The Kumeau River Wines estate, established in 1944, was founded by Mick Brajkovich, his wife Kate, and their son Mate. The winery is now managed by Mate and his wife, Melba, and their children, Marijana, Michael, Milan and Paul. Marijana manages the financial and accounting side of the business, Milan oversees vineyard management and viticulture, Paul runs sales and marketing, and, finally, Michael is the winemaker.

Through trial and error, Michael has developed a technique that includes wild yeast fermentation, whole cluster pressing, minimal use of new oak, and malolactic fermentation. He then ages the wine in the barrel sur lie. Kumeu River is also the first winery in New Zealand to bottle exclusively in screw cap closures.

FOOD PAIRINGS: fish, light meats, pasta with vinegar-based sauces; gouda, aged soft cheeses


There are almost 30,000 hectares of vines planted in Marlborough, which constitutes two-thirds of the nation’s total vineyard acreage. Located in the northern tip of the South Island, Marlborough is the country’s largest wine region. There are only three subregions (Southern Valleys, Wairau Valley, and Awatere Valley), but the variety of soils and generally cool, dry climates allow for a range of varietals to thrive. So far, Sauvignon Blanc dominates the acreage by far at almost 24,000 hectares versus second-largest Pinot Noir at only 2,700 hectares and Pinot Gris and Chardonnay claiming 2,200 together, leaving 527 for the rest. But plantings are changing rapidly as the industry flourishes and growers and winemakers innovate. Riesling, Gewurztraminer, Gruner Veltliner, Viognier, Syrah, Arneis, and Tempranillo are varietals that constitute some of these other acres, and the region is also turning out very drinkable Méthode Traditionelle sparkling wines.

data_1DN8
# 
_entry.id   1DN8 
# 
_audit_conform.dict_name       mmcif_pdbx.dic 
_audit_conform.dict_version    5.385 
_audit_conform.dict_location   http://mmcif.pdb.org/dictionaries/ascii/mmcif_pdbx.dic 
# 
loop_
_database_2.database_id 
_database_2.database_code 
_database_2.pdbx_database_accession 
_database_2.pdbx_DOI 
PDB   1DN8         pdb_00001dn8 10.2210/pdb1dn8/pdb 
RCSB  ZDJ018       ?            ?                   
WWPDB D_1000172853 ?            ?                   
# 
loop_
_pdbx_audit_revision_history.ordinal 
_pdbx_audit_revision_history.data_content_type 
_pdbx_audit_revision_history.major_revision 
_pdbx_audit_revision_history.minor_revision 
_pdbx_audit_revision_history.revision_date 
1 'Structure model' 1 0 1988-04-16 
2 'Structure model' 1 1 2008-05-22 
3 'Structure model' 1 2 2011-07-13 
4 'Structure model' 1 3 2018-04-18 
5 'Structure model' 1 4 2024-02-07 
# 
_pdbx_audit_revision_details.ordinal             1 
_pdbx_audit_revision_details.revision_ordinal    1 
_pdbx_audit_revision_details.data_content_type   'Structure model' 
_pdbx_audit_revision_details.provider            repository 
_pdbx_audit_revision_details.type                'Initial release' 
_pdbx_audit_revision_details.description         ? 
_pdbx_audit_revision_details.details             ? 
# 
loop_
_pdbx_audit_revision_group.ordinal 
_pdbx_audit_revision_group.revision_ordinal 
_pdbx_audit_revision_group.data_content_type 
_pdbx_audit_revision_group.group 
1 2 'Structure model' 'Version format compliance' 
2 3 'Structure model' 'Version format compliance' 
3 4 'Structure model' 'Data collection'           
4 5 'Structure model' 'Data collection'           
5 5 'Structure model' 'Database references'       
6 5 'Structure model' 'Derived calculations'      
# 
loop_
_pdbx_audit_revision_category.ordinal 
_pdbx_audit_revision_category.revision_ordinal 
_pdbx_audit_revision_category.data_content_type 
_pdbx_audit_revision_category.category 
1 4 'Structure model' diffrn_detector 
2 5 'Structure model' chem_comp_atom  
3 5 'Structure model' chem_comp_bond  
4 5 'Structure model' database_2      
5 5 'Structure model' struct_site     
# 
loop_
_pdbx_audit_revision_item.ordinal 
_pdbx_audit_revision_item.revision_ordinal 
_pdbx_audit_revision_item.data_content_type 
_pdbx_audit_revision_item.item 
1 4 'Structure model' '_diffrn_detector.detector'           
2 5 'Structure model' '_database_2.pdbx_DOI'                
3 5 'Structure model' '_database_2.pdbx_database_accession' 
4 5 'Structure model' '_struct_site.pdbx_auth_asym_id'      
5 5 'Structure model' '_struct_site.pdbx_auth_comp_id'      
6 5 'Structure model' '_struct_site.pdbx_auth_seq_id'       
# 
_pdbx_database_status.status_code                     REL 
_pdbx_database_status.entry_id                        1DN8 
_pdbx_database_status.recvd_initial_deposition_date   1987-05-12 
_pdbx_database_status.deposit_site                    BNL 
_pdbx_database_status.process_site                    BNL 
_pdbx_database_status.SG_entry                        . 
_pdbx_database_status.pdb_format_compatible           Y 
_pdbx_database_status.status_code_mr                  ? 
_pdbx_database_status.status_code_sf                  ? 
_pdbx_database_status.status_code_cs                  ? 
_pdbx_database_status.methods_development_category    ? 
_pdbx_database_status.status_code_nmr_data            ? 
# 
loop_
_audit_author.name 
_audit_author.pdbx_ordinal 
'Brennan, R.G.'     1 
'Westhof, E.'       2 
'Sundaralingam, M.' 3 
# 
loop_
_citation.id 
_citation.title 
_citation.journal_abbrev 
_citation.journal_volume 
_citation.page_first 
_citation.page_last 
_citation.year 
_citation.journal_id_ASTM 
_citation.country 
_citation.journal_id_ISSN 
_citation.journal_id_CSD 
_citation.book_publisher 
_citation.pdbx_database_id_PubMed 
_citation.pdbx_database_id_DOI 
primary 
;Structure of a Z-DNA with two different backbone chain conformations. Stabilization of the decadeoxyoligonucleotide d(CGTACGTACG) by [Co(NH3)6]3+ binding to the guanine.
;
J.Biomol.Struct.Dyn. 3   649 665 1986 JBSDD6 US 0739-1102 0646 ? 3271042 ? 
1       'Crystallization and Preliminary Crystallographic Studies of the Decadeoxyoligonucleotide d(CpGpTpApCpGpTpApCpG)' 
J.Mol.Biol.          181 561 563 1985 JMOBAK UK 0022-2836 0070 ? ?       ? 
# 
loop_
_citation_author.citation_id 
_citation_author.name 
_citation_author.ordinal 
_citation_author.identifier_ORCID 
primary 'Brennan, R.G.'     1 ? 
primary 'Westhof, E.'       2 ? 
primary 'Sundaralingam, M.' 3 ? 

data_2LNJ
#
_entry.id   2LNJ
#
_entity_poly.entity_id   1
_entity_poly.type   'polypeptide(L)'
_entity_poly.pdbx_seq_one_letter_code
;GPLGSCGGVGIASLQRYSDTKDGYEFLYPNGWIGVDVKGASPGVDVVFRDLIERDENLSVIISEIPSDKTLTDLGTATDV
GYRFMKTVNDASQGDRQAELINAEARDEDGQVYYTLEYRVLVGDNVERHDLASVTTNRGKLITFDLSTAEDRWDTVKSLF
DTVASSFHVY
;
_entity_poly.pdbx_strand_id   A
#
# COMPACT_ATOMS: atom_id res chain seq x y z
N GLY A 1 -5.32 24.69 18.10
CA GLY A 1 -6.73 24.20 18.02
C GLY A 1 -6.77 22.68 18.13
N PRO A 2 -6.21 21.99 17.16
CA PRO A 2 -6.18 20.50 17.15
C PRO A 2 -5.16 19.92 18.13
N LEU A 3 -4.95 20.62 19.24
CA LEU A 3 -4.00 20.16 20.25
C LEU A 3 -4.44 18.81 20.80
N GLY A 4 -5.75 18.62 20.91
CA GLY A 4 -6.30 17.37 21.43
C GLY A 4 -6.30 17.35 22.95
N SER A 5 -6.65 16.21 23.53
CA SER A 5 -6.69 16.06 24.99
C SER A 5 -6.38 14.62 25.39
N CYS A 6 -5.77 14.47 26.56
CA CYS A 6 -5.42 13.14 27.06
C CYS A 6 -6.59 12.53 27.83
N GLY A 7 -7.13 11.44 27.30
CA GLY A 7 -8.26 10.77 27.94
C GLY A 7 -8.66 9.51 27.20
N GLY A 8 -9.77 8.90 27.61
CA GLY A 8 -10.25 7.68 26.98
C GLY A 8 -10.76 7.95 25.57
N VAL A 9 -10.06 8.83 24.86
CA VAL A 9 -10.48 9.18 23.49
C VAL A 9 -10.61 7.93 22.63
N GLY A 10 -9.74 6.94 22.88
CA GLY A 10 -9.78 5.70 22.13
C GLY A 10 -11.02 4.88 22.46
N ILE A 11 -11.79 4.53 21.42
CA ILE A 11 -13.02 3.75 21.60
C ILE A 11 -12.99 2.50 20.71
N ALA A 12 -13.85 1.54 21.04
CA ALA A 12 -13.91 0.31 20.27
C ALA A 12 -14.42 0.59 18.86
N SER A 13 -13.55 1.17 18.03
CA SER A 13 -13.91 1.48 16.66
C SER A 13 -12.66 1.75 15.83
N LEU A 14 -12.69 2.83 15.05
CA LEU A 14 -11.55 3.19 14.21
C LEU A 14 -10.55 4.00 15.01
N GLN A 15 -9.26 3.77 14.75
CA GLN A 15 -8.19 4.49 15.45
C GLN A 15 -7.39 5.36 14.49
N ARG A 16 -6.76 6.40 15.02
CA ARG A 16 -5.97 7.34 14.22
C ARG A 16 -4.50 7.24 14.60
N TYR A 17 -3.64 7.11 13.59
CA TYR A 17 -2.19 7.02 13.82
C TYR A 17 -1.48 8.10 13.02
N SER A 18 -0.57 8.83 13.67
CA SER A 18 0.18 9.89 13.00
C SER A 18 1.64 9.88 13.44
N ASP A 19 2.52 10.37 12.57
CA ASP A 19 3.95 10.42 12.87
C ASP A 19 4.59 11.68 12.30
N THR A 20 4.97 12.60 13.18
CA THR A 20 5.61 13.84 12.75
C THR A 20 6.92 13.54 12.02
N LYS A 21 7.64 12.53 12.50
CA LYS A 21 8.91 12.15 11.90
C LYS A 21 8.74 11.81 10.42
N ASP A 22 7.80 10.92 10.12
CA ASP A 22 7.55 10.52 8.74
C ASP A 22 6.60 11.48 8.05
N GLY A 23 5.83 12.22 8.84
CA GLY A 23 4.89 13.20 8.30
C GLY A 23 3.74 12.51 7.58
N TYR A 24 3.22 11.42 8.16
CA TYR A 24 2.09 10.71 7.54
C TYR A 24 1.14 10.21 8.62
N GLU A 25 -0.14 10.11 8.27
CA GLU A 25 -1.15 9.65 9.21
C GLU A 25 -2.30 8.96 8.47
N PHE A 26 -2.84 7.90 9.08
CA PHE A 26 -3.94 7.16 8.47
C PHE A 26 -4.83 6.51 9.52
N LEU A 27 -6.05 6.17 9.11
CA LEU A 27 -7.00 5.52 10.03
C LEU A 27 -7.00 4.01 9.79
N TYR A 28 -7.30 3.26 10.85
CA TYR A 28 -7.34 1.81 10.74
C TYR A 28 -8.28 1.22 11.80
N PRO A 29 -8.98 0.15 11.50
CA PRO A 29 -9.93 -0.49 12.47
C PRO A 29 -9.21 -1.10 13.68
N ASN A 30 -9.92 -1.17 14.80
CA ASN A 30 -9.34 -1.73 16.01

Featured February Amaro Wine Club New Zealand wine: Clark Estate Pinot Gris Single Vineyard Black Birch Marlborough (2022)

Clark Estate is the product of a husband and wife who wanted change their careers completely and work for themselves. Peter was a career soldier and Janet was a career nurse and they both had just a rudimentary knowledge about wine, and no knowledge about running a vineyard. But that didn’t stop them from buying a patch of land in 1998 and planting Sauvignon Blanc vineyards. After many trials and errors, and even disasters (in 2003 an entire crop was destroyed by frost), they developed their knowledge and built a world-class team to support them, which now includes their daughter.

The Awatere Valley has a cool, dry windy climate, which is ideal for growing Pinot Noir, but we opted to showcase a white varietal wine to contrast the usual Sauvignon Blanc. The Black Birch name on the label comes from a stream running through the property by the same name that feeds into the Awatere River, and from the Black Birch range, which directs cool winds straight onto the vineyards to provide the ideal temperature for growing Pinot Gris. The 2021 season was an exceptionally dry year, with low crops and very ripe fruit.

FOOD PAIRINGS: Fried chicken, pork tenderloin, smoked fish, onion tart, charcuterie